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|Articles - September 2012|
|Monday, August 27, 2012|
Page 2 of 2
Over the past year, three historic downtown buildings have been refreshed, and in August the town began work on a strategic plan, according to Kelly Haverkate, program manager for the Dayton Community Development Association (DCDA). She says the plan, to be completed in December, will be used to guide the redevelopment of the downtown, along with being a business-recruiting tool.
Stoller wants to find developers for his properties, and he would like to see multiuse or even residential projects in them. “And Jim Seufert is there with his winery,” Stoller says. “It would be great to have a few more. We need that critical mass.”
Seufert founded his winery in 2005 and opened his tasting room in downtown Dayton in 2007. He also is on the board of the DCDA. Seufert thinks the town should build on its food roots: its agricultural history, wine country location and nearby organic farms. In addition, the town is home to the highly regarded Joel Palmer House restaurant.
“Each little town needs a clear calling card. Carlton has really staked out the wine angle,” says Seufert. “Because of Dayton’s history, food is a natural fit.”
What excites Seufert is the idea for a $5 million, 15,000-square-foot food-business incubator on or nearby the central square with three components: a shared production facility, retail space to sell food products made on site, and room for training and meetings. He says the DCDA is working on this idea and exploring setting up a nonprofit group to organize it and look for funding.
“The key is to figure out what Dayton wants to be, needs to be. And then you market it. We’ve always struggled with that,” says Stoller. “It’s going to take a long view and 25 years to get there. But I think I have that time to see it through.”
Thursday, September 10, 2015
BY KIM MOORE
Oregon is set to become a hub of a new type of wooden building design as a southern Oregon timber company becomes the first certified manufacturer of a high-tech wood product, known as cross-laminated timber, or CLT.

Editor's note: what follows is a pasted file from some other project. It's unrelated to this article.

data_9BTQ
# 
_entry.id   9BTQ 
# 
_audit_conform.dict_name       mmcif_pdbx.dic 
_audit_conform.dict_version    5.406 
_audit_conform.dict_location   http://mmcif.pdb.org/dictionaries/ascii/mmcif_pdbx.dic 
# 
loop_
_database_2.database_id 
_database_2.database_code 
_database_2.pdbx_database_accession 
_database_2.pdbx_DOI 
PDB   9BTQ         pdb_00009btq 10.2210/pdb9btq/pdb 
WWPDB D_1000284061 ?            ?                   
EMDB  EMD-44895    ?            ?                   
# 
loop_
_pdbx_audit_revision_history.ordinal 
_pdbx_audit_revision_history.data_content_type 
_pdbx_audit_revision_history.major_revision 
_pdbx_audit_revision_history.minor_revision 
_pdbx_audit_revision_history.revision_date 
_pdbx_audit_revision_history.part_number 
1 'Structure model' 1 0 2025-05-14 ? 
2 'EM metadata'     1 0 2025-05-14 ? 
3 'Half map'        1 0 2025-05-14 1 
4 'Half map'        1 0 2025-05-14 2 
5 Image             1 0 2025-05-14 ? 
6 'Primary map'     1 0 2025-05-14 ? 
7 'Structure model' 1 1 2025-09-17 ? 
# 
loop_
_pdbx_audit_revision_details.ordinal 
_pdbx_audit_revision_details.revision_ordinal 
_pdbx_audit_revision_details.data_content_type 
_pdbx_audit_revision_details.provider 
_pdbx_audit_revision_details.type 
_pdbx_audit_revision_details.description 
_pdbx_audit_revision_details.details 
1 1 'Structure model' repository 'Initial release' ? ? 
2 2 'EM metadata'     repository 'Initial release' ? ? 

Wednesday, August 26, 2015
BY KIM MOORE AND LINDA BAKER
Child care in Oregon is expensive and hard to find. We delved into the numbers and talked to a few executives and managers about day care costs, accessibility and work-life balance.
Wednesday, August 19, 2015
BY CHRIS NOBLE
Oregon is home to an abundance of gritty warehouses reborn as trendy office spaces, as well as crafty hipsters turned entrepreneurs. Does the combination yield an equally bounteous office products sector? Not so much. Occupying the limited desk jockey space are Field Notes, a spinoff of Portland’s Draplin Design Company, and Schuttenworks, known for whittling Apple device stands. For a full complement of keyboard trays, docking stations and mouse pads, check out the GroveMade line, guaranteed to boost the cachet of even the lowliest cubicle drone.
Wednesday, September 09, 2015
BY CHRIS NOBLE | ART DIRECTOR
Monday, September 28, 2015
BY AMY MILSHTEIN
To attract technology companies, the U.S. Bancorp Tower repositions itself as open, light and playful.
Wednesday, August 19, 2015
BY LINDA BAKER
In 2010 Vanessa Keitges and several investors purchased Portland-based Columbia Green Technologies, a green-roof company. The 13-person firm has a 200% annual growth rate, exports 30% of its product to Canada and received its first infusion of venture capital in 2014 from Yaletown Venture Partners. CEO Keitges, 40, a Southern Oregon native who serves on President Obama’s Export Council, talks about market innovation, scaling small business and why Oregon is falling behind in green-roof construction.
Wednesday, September 16, 2015
BY GREGG LEWIS | OP-ED
The issue of green-washing remains a significant challenge to those of us who would like to see the building sector in this country do more than make unverifiable claims of sustainability. Transparency about the impacts of a given material is the only way to allow designers to make intelligent choices when selecting building products.
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